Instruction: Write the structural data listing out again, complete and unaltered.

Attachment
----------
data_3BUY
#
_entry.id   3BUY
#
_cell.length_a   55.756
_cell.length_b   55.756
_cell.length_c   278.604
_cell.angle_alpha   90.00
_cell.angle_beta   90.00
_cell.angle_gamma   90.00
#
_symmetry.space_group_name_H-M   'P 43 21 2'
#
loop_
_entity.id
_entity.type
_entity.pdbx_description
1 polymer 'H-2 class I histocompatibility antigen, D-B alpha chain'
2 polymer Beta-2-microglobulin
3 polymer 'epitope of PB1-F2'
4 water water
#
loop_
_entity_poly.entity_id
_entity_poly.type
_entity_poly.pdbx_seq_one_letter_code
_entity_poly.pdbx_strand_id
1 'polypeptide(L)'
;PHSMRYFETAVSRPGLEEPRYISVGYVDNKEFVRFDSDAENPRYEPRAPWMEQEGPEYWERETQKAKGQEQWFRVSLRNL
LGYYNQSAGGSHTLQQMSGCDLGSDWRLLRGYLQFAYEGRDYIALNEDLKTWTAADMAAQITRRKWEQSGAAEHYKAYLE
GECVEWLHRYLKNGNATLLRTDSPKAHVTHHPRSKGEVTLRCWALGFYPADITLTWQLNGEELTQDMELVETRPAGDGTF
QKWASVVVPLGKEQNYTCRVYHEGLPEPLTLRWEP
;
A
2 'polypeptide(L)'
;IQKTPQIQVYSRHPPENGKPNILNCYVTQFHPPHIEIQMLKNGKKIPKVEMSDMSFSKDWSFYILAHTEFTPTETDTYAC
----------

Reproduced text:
data_3BUY
#
_entry.id   3BUY
#
_cell.length_a   55.756
_cell.length_b   55.756
_cell.length_c   278.604
_cell.angle_alpha   90.00
_cell.angle_beta   90.00
_cell.angle_gamma   90.00
#
_symmetry.space_group_name_H-M   'P 43 21 2'
#
loop_
_entity.id
_entity.type
_entity.pdbx_description
1 polymer 'H-2 class I histocompatibility antigen, D-B alpha chain'
2 polymer Beta-2-microglobulin
3 polymer 'epitope of PB1-F2'
4 water water
#
loop_
_entity_poly.entity_id
_entity_poly.type
_entity_poly.pdbx_seq_one_letter_code
_entity_poly.pdbx_strand_id
1 'polypeptide(L)'
;PHSMRYFETAVSRPGLEEPRYISVGYVDNKEFVRFDSDAENPRYEPRAPWMEQEGPEYWERETQKAKGQEQWFRVSLRNL
LGYYNQSAGGSHTLQQMSGCDLGSDWRLLRGYLQFAYEGRDYIALNEDLKTWTAADMAAQITRRKWEQSGAAEHYKAYLE
GECVEWLHRYLKNGNATLLRTDSPKAHVTHHPRSKGEVTLRCWALGFYPADITLTWQLNGEELTQDMELVETRPAGDGTF
QKWASVVVPLGKEQNYTCRVYHEGLPEPLTLRWEP
;
A
2 'polypeptide(L)'
;IQKTPQIQVYSRHPPENGKPNILNCYVTQFHPPHIEIQMLKNGKKIPKVEMSDMSFSKDWSFYILAHTEFTPTETDTYAC